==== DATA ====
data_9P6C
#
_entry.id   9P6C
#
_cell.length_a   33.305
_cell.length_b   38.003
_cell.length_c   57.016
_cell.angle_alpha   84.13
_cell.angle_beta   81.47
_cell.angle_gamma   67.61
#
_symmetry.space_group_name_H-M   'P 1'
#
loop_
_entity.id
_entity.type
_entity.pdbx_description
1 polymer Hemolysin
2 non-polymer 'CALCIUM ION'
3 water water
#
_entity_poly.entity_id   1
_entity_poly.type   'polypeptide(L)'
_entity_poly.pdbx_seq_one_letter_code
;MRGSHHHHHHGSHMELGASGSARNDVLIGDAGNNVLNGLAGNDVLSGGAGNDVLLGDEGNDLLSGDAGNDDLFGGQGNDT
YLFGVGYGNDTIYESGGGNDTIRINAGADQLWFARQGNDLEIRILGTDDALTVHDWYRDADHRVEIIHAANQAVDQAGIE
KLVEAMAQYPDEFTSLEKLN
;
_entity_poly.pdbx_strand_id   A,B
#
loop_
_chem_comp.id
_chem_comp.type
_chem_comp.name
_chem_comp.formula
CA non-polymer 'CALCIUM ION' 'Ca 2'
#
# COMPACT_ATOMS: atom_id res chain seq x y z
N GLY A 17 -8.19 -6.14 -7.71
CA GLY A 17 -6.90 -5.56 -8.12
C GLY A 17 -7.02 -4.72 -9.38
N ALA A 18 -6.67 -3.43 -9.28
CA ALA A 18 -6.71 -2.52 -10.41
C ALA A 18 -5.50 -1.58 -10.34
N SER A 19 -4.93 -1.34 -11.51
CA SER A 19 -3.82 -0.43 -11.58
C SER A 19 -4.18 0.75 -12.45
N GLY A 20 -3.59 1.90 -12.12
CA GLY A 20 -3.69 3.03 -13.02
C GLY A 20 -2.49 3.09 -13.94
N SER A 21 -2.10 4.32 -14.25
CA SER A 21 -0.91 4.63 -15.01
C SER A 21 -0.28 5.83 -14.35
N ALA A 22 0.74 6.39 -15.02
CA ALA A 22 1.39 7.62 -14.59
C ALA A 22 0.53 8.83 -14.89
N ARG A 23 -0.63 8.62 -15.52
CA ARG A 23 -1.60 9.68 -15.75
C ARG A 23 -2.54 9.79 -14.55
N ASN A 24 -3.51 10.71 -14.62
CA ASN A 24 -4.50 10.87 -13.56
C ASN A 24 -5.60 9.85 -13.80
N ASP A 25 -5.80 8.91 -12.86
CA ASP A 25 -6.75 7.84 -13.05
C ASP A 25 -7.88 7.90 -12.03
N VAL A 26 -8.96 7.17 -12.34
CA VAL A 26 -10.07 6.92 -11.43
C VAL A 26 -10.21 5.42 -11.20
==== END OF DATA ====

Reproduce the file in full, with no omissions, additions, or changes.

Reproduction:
data_9P6C
#
_entry.id   9P6C
#
_cell.length_a   33.305
_cell.length_b   38.003
_cell.length_c   57.016
_cell.angle_alpha   84.13
_cell.angle_beta   81.47
_cell.angle_gamma   67.61
#
_symmetry.space_group_name_H-M   'P 1'
#
loop_
_entity.id
_entity.type
_entity.pdbx_description
1 polymer Hemolysin
2 non-polymer 'CALCIUM ION'
3 water water
#
_entity_poly.entity_id   1
_entity_poly.type   'polypeptide(L)'
_entity_poly.pdbx_seq_one_letter_code
;MRGSHHHHHHGSHMELGASGSARNDVLIGDAGNNVLNGLAGNDVLSGGAGNDVLLGDEGNDLLSGDAGNDDLFGGQGNDT
YLFGVGYGNDTIYESGGGNDTIRINAGADQLWFARQGNDLEIRILGTDDALTVHDWYRDADHRVEIIHAANQAVDQAGIE
KLVEAMAQYPDEFTSLEKLN
;
_entity_poly.pdbx_strand_id   A,B
#
loop_
_chem_comp.id
_chem_comp.type
_chem_comp.name
_chem_comp.formula
CA non-polymer 'CALCIUM ION' 'Ca 2'
#
# COMPACT_ATOMS: atom_id res chain seq x y z
N GLY A 17 -8.19 -6.14 -7.71
CA GLY A 17 -6.90 -5.56 -8.12
C GLY A 17 -7.02 -4.72 -9.38
N ALA A 18 -6.67 -3.43 -9.28
CA ALA A 18 -6.71 -2.52 -10.41
C ALA A 18 -5.50 -1.58 -10.34
N SER A 19 -4.93 -1.34 -11.51
CA SER A 19 -3.82 -0.43 -11.58
C SER A 19 -4.18 0.75 -12.45
N GLY A 20 -3.59 1.90 -12.12
CA GLY A 20 -3.69 3.03 -13.02
C GLY A 20 -2.49 3.09 -13.94
N SER A 21 -2.10 4.32 -14.25
CA SER A 21 -0.91 4.63 -15.01
C SER A 21 -0.28 5.83 -14.35
N ALA A 22 0.74 6.39 -15.02
CA ALA A 22 1.39 7.62 -14.59
C ALA A 22 0.53 8.83 -14.89
N ARG A 23 -0.63 8.62 -15.52
CA ARG A 23 -1.60 9.68 -15.75
C ARG A 23 -2.54 9.79 -14.55
N ASN A 24 -3.51 10.71 -14.62
CA ASN A 24 -4.50 10.87 -13.56
C ASN A 24 -5.60 9.85 -13.80
N ASP A 25 -5.80 8.91 -12.86
CA ASP A 25 -6.75 7.84 -13.05
C ASP A 25 -7.88 7.90 -12.03
N VAL A 26 -8.96 7.17 -12.34
CA VAL A 26 -10.07 6.92 -11.43
C VAL A 26 -10.21 5.42 -11.20